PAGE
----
Over 100k WordPress websites affected by vulnerability in plugin Events Manager

An ethical hacking firm focused on WordPress security has detected a CSV injection vulnerability in Events Manager, one of the most popular plugins among the content management system (CMS) users.

If exploited, the vulnerability would allow a
remote threat actor to execute arbitrary commands on the affected systems. In
addition to revealing the flaw, Automated WordPress Scans experts released a
proof-of-concept showing exploitation in a secure environment, as well as
mentioning some security tips.

Ethical hacking experts mention that the
affected plugin allows users to publish lists of events on WordPress sites,
make reservations, complete registration forms, among other features.

Regarding the CVS vulnerability (also known as
formula injection), it is presented when the data in a spreadsheet cell is not
validated correctly before exportation. Hackers can inject malicious payloads
into the ‘entry’ field; When you use a spreadsheet program to open a CVS file,
the software interprets any cell that starts with the character ‘-‘ as a
formula. This process triggers the execution of arbitrary commands on the
target system.

Proof of concept

During proof of concept, ethical hacking experts employed Events Manager v5.9.7.1; the plugin must be downloaded, imported, installed and activated.

Once the plugin was installed, the experts turned to the Event Manager tab to create a new event. In this step, it is important to check the box that allows users to register and make reservations for an event.

Attack scenario

Any user can view the event that appears on the target WordPress site and make reservations using the following registration form.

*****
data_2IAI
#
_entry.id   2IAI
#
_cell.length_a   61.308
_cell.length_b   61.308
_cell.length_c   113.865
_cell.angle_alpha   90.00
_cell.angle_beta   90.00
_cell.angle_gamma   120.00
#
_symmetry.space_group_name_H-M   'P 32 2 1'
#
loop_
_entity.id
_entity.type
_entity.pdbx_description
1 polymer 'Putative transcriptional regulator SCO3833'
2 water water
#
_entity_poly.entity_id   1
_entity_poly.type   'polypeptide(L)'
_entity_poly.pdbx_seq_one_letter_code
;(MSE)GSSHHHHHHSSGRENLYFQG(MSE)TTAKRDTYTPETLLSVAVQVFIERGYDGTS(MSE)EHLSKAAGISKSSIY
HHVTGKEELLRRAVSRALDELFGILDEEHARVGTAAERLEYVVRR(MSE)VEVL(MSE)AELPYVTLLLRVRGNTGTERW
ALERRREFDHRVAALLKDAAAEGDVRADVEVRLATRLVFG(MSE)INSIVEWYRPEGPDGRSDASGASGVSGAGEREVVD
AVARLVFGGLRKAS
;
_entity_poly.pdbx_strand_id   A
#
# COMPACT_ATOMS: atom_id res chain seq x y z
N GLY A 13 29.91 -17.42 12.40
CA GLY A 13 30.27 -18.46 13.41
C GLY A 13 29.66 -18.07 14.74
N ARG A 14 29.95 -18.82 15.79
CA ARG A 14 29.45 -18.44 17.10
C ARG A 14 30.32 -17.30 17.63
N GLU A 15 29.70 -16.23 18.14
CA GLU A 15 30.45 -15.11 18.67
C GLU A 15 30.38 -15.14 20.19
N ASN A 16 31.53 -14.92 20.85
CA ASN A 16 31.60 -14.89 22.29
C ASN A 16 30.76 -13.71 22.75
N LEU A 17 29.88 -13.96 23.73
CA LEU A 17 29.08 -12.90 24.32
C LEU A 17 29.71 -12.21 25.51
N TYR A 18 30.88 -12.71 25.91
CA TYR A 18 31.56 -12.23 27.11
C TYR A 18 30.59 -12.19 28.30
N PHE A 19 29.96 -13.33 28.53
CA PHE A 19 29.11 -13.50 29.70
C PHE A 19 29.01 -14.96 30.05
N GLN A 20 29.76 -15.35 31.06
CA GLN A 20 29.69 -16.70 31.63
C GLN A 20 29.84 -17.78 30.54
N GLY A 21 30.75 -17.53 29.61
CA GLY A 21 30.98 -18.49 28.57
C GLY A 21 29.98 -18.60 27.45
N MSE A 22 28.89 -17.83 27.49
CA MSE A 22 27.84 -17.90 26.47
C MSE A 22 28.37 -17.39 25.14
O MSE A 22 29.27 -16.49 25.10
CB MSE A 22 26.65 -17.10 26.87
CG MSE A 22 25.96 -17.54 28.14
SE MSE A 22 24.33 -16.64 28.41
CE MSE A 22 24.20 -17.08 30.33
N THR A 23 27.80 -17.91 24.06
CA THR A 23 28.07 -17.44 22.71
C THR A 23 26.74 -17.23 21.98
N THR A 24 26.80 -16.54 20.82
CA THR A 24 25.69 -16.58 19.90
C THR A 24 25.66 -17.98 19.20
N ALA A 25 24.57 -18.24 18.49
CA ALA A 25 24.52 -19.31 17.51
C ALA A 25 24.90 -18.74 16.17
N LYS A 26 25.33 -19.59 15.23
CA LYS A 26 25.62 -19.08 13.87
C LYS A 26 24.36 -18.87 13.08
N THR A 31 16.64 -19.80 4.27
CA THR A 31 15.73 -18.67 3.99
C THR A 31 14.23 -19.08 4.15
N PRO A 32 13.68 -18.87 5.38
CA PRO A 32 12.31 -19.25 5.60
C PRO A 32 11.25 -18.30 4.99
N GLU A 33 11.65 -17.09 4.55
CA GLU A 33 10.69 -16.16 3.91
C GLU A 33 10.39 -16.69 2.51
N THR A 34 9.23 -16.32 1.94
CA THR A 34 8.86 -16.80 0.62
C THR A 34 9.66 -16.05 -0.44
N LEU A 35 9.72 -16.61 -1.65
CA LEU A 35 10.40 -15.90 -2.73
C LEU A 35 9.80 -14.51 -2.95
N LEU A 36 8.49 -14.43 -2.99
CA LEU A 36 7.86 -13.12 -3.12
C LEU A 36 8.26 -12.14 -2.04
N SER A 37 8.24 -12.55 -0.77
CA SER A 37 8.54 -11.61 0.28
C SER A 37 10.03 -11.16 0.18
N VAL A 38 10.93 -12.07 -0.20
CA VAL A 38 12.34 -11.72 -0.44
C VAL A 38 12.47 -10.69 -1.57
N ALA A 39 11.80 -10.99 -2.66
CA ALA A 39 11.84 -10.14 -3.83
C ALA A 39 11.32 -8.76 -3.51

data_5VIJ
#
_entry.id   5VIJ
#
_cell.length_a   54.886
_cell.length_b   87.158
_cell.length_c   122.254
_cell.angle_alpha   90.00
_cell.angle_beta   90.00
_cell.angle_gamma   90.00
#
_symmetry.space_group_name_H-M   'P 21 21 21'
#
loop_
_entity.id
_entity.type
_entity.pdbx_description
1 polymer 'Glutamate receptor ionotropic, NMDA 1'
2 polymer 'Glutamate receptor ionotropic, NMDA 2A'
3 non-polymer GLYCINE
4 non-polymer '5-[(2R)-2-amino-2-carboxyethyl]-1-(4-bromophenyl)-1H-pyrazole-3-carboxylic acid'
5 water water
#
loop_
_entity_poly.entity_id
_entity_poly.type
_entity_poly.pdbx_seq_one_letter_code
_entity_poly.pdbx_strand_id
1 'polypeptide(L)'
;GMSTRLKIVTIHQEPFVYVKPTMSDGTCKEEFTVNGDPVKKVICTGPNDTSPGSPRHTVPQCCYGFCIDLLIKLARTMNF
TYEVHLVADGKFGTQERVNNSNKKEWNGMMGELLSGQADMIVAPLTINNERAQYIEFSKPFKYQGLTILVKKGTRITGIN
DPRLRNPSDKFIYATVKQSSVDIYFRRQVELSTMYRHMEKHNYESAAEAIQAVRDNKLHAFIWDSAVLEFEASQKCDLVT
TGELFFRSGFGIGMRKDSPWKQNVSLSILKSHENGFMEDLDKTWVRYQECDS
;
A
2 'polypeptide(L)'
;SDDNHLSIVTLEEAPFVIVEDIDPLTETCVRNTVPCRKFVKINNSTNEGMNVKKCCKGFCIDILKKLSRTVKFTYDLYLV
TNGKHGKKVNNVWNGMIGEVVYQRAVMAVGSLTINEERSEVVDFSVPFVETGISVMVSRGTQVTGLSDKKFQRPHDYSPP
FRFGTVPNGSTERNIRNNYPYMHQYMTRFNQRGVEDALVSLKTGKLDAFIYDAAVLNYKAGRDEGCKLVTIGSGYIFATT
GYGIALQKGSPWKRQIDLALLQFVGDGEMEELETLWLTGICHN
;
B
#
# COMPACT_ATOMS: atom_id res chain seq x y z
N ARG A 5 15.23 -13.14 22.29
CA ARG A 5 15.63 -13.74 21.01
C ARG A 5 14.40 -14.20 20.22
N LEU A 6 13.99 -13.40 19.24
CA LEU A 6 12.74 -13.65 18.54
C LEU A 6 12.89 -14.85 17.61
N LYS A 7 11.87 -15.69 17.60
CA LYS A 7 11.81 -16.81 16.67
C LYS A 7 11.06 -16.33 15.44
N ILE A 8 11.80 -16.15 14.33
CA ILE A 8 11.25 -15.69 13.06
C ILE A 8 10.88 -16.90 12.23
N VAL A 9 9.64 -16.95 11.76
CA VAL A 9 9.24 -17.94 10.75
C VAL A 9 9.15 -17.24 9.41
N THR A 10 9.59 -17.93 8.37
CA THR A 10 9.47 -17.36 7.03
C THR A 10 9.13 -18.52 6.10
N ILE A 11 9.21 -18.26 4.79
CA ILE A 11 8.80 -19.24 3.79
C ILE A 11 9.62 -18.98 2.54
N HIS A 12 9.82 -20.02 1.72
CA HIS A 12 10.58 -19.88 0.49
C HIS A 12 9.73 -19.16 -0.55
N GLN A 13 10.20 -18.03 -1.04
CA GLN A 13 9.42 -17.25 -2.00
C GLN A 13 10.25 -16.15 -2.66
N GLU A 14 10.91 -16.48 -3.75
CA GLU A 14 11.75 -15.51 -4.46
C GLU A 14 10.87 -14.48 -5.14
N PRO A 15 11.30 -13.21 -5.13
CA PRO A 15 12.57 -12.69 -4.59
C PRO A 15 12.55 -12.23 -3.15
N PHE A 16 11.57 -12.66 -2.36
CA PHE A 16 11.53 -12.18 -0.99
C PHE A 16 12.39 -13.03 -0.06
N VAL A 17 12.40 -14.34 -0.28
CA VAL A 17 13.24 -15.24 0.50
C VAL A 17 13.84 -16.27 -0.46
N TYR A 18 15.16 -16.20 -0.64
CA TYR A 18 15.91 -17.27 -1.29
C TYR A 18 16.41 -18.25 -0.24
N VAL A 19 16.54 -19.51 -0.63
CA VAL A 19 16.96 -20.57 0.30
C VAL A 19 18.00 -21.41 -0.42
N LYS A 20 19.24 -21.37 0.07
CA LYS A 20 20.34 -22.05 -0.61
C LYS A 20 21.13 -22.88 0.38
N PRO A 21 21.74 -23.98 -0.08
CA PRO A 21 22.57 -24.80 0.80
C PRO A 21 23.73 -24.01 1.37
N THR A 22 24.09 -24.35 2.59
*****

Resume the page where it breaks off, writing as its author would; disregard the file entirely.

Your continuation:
The malicious payload is loaded into the
‘Comment’ field. The HYPERLINK formula is used to filter sensitive information
from cells; this attack variant is dangerous because this formula does not
generate any alerts when an unsuspecting user clicks on a malicious link. If a
malicious actor uses:

click for more info”)

Once the victim opens the file and clicks on the link, their data will be sent directly to a remote server controlled by the hackers. When attacker makes a reservation, it appears in the admin panel under “Reservations”, which can be exported as a CSV to be opened in other programs, such as Excel, Google Docs, among others.

When you open this exported CSV file with Excel, no warning is received. In addition, as soon as the ‘More Details’ cell is clicked, the malicious macro is evaluated, so that a request is made to the remote server with the data from the cells specified in the payload. For proof of concept, a webhook URL is used instead of a remote server.

While exploiting this flaw is a complex
process, the International Cyber Security Institute’s (IICS) ethical hacking
experts recommend Events Manager users upgrade to v5.9.7.2, the latest
developer release. Finding such flaws is normal for CMS security, so it’s
important that website administrators stay on top of the latest versions of
their plugins.

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